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Drive Safe Today Day: Top road trip safety tips

Drive Safe Today Day:   Top Road Trip Safety Tips
Drive Safe Today Day: Top Road Trip Safety Tips
Department of Defense / Public Domain

Have you heard the news? Sept. 3, 2014, is Drive Safe Today Day, a potentially life-saving event that raises awareness about our driving habits.

Let’s face it. Most of us lead very busy lives. While all those handy-dandy gadgets help keep us connected on the go, it is important where and when we use them. Texting, talking and taking selfies while driving means our eyes are not focused where they should be - on the road. Just because you can walk, talk and chew gum at the same time, multitasking behind the wheel can be dangerous.

Progressive Insurance is asking Americans to take the challenge and pledge to drive safe on Sept. 3. Let's all work together to help make our roads a safer place.

Safe Driving Tips

  • Buckle Up - Did you know more than 10,000 lives are saved each year due to seat belts? Buckle up - it can save your life!
  • Speed Kills – Drive the speed limit! According to the National Highway Traffic Safety Council (NHTSA), speed is one of the most prevalent factors in vehicle accidents. And don’t follow too closely. Keep at least a 2-second “buffer zone” between you and the car in front of you. And slow it down in inclement weather!
  • Distracted Driving – As previously mentioned, while gadgets help keep us connected, they can be a distraction behind the wheel. Eating, changing CDs, turning dials, reaching for items in the vehicle, reading and/or putting on makeup and shaving while driving changes our focus from the road to something else. Multitasking behind the wheel can be dangerous. Keep your eyes on the road.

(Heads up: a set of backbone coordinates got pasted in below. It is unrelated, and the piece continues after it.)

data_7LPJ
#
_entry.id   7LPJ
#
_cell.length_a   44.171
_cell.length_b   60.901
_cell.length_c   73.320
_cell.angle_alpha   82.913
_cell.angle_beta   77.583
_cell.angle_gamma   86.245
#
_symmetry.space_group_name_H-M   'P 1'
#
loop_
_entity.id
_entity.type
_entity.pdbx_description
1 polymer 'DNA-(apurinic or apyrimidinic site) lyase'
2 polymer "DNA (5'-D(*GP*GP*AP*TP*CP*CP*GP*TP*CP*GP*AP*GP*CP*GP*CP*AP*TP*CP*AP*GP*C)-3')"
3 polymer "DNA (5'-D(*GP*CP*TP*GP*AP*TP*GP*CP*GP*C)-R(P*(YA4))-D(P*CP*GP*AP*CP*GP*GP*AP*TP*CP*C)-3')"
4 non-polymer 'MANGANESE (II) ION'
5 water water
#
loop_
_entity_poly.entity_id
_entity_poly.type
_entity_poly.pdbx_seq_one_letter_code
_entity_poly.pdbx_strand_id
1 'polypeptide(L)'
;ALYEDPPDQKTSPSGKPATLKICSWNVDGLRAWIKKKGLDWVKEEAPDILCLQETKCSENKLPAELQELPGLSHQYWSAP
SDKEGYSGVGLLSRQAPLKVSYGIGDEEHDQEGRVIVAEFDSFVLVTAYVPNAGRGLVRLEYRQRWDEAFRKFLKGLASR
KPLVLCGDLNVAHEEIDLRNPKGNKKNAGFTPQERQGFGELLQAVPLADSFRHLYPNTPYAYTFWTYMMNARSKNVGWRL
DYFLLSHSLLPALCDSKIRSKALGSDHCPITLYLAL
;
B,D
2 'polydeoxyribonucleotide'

• Impaired Driving - Do not drink and drive! 30 percent of all vehicle fatalities in America involve drivers impaired by alcohol. Nearly 12,000 people lost their lives in 2008 due to alcohol-impaired driving. If you are going to drink, make arrangements before you go out.
  • Driving Drowsy - Tired drivers can be as hazardous as drunk drivers. The NHTSA estimates 1,550 people die on the roads each year due to driver fatigue. If you’ve been on the road for hours or feel yourself dozing off, pull over. Make frequent stops. Stretch.
  • Tire Safety - Check your tires once a month. Look for damage, how much tread is left and check the air in each tire. Most tires, including spares, have a maximum lifespan of six to ten years. When the weather changes, newer vehicles may display a Tire Pressure Monitoring System indicator light on the dashboard. If the indicator light lights up, at least one of your tires is under-inflated.
  • Drive Defensively - Don’t trust the other driver. You don’t know if he or she is texting, impaired or asleep. Keep your eyes on the road, your hands on the wheel and be alert!